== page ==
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College Cost: In-State Tuition’s Low, But What Will Grads Be Paid?
13 Aug 2014
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by Andrew Gillen

While the Department of Education works through the summer to have the President’s college rating system ready by early fall, many rising high school juniors and seniors (and their parents) are touring colleges and poring over the Department’s College Navigator and College Scorecard to see how the schools that have made their short lists stack up against one another and national averages.

Both are chock-full of information, but both gloss over something that most of us already recognize: For the millions of students who attend public, four-year colleges in their home states (where in-state tuitions are low), and work in those states after graduation, what’s affordable depends in large part on what graduates can expect to earn in those states. For example, a $15,000-a year net college price will be less burdensome to workers in a state with a median income of $60,000 than to those with a median income of $40,000. Two numbers can give a clearer picture of college affordability:

  • Net price (college tuition and other costs minus any grant aid)
  • Net price as a percentage of median income in their college’s state

Net Price: The map below shows state-by-state net prices at public four year colleges. The lighter the shade of blue, the lower the net price of public colleges—for full-time, first-time, degree/certificate-seeking undergraduates. (Alaska is in the second group; Hawaii is in the fourth.)  

The net price of public four-year colleges tends to be higher on the coasts, and is highest in the Northeast and West Coast. Net price is lowest in the South.

So public colleges in the South overall are more affordable, right? Maybe not. Especially if graduates get jobs in the South.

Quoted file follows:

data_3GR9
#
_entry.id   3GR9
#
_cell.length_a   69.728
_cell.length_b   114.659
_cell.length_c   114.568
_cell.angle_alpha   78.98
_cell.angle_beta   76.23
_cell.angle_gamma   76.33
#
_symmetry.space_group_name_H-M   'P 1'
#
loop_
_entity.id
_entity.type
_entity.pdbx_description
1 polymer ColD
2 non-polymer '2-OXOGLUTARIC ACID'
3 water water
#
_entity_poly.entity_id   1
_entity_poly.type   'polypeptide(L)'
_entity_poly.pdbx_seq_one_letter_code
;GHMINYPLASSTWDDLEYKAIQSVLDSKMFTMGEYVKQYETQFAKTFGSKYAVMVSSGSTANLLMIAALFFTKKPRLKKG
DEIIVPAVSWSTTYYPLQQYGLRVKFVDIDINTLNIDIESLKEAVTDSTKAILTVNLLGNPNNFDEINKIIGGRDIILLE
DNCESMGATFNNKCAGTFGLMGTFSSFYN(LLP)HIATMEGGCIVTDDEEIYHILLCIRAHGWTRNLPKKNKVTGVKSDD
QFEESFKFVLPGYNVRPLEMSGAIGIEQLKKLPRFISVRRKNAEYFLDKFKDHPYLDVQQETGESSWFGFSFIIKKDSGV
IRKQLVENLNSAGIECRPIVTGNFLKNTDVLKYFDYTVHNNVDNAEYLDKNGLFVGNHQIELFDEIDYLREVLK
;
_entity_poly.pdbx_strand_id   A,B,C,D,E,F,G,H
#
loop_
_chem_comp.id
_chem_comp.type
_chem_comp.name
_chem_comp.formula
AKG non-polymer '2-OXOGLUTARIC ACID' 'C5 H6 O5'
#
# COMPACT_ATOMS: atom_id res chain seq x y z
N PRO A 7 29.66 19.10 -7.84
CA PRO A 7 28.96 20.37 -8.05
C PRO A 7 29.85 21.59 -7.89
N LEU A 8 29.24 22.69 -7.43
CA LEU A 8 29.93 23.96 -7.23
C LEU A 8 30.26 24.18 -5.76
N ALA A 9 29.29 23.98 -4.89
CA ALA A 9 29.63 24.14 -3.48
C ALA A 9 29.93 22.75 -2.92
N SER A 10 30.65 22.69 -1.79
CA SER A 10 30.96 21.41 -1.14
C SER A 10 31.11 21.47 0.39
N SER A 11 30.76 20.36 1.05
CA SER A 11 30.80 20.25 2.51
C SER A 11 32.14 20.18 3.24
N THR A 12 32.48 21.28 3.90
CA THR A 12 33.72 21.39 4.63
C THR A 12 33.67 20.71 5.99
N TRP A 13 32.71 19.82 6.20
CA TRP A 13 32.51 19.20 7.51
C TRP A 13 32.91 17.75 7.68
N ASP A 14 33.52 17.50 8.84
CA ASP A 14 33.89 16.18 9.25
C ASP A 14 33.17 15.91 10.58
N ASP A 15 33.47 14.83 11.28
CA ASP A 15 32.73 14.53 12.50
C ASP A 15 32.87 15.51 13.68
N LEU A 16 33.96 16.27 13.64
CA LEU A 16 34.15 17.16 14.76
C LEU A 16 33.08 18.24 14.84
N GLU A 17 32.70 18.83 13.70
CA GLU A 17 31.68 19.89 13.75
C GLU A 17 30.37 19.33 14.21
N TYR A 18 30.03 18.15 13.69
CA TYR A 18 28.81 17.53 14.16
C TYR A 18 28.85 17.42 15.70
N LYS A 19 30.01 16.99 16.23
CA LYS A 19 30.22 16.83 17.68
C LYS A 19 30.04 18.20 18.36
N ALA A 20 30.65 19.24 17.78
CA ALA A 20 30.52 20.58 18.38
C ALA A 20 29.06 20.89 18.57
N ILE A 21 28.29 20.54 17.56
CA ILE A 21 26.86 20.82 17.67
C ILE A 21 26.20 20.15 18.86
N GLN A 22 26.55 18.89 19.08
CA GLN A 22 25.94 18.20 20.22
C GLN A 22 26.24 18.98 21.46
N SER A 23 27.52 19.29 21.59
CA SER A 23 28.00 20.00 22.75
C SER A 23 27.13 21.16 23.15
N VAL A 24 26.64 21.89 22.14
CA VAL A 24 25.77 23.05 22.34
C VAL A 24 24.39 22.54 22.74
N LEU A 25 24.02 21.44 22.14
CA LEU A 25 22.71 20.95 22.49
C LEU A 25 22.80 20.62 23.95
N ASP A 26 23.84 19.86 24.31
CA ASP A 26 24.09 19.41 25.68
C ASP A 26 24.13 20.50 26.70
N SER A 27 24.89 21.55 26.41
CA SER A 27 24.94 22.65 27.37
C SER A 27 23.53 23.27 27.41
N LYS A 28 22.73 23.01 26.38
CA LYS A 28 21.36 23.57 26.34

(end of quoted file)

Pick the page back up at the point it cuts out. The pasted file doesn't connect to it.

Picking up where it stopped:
Median Income: The second part of the college affordability story is how burdensome any given net price is after a student graduates and starts working. To explore how accounting for income changes the college affordability picture, the figure below displays each state’s net price as a percent of its median income. The lighter the shade of blue, the lower net price of four-year public colleges is as a percent of median income. (Alaska and Hawaii are not shown, and are in the first and second groupings, respectively.  

Accounting for the median income in a state yields some dramatic turnabouts in college affordability. Some states with low net prices also have low median incomes, resulting in less affordable colleges than net price alone shows.  Kentucky and Mississippi, for instance, go from being among the most affordable states in net price to being relatively expensive.

Similarly, some high net price states are more affordable than they first appeared thanks to high median incomes. Connecticut moved from the most expensive category to the most affordable one.

There were also changes in the overall pattern among geographic regions. The South no longer stands out as being the most affordable region; the non-coastal West does. The Great Lakes and parts of the Northeast also fare poorly, with a high concentration of low affordability states.

A road trip from New York City to Chicago (with stops in Newark, Pittsburgh, Columbus, Detroit, and Indianapolis) would weave through most of the country’s most unaffordable public four-year college states.

These differences in college affordability matter. Greater affordability helps ensure that many students will attend college in their home state. While some of these students will move to a different state after graduating, many will remain in-state. Ensuring that college is affordable for these students should be high on the list of policy priorities of these states, particularly states that have high net prices and low median incomes.

Andrew Gillen is a Senior Researcher at American Institutes for Research. 

Matt Soldner is a Senior Researcher at American Institutes for Research.

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